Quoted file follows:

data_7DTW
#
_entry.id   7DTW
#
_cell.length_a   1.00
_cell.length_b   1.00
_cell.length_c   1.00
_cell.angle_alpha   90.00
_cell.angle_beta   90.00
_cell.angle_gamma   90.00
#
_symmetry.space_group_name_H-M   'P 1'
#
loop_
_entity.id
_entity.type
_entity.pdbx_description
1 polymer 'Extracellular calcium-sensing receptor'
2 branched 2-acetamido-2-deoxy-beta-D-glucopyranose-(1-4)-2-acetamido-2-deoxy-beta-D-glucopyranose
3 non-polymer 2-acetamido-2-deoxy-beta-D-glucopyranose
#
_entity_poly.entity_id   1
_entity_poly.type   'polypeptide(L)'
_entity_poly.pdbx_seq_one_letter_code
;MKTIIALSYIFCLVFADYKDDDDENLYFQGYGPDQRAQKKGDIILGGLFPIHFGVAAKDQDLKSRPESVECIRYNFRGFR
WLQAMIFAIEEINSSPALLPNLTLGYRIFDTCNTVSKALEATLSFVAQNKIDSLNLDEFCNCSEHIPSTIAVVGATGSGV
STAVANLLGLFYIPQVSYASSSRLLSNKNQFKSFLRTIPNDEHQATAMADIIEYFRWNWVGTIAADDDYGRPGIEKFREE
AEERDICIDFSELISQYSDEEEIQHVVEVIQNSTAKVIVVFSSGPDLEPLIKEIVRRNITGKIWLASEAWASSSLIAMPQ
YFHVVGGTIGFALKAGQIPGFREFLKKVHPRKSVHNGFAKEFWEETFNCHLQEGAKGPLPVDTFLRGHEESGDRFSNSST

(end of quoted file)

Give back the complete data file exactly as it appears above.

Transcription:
data_7DTW
#
_entry.id   7DTW
#
_cell.length_a   1.00
_cell.length_b   1.00
_cell.length_c   1.00
_cell.angle_alpha   90.00
_cell.angle_beta   90.00
_cell.angle_gamma   90.00
#
_symmetry.space_group_name_H-M   'P 1'
#
loop_
_entity.id
_entity.type
_entity.pdbx_description
1 polymer 'Extracellular calcium-sensing receptor'
2 branched 2-acetamido-2-deoxy-beta-D-glucopyranose-(1-4)-2-acetamido-2-deoxy-beta-D-glucopyranose
3 non-polymer 2-acetamido-2-deoxy-beta-D-glucopyranose
#
_entity_poly.entity_id   1
_entity_poly.type   'polypeptide(L)'
_entity_poly.pdbx_seq_one_letter_code
;MKTIIALSYIFCLVFADYKDDDDENLYFQGYGPDQRAQKKGDIILGGLFPIHFGVAAKDQDLKSRPESVECIRYNFRGFR
WLQAMIFAIEEINSSPALLPNLTLGYRIFDTCNTVSKALEATLSFVAQNKIDSLNLDEFCNCSEHIPSTIAVVGATGSGV
STAVANLLGLFYIPQVSYASSSRLLSNKNQFKSFLRTIPNDEHQATAMADIIEYFRWNWVGTIAADDDYGRPGIEKFREE
AEERDICIDFSELISQYSDEEEIQHVVEVIQNSTAKVIVVFSSGPDLEPLIKEIVRRNITGKIWLASEAWASSSLIAMPQ
YFHVVGGTIGFALKAGQIPGFREFLKKVHPRKSVHNGFAKEFWEETFNCHLQEGAKGPLPVDTFLRGHEESGDRFSNSST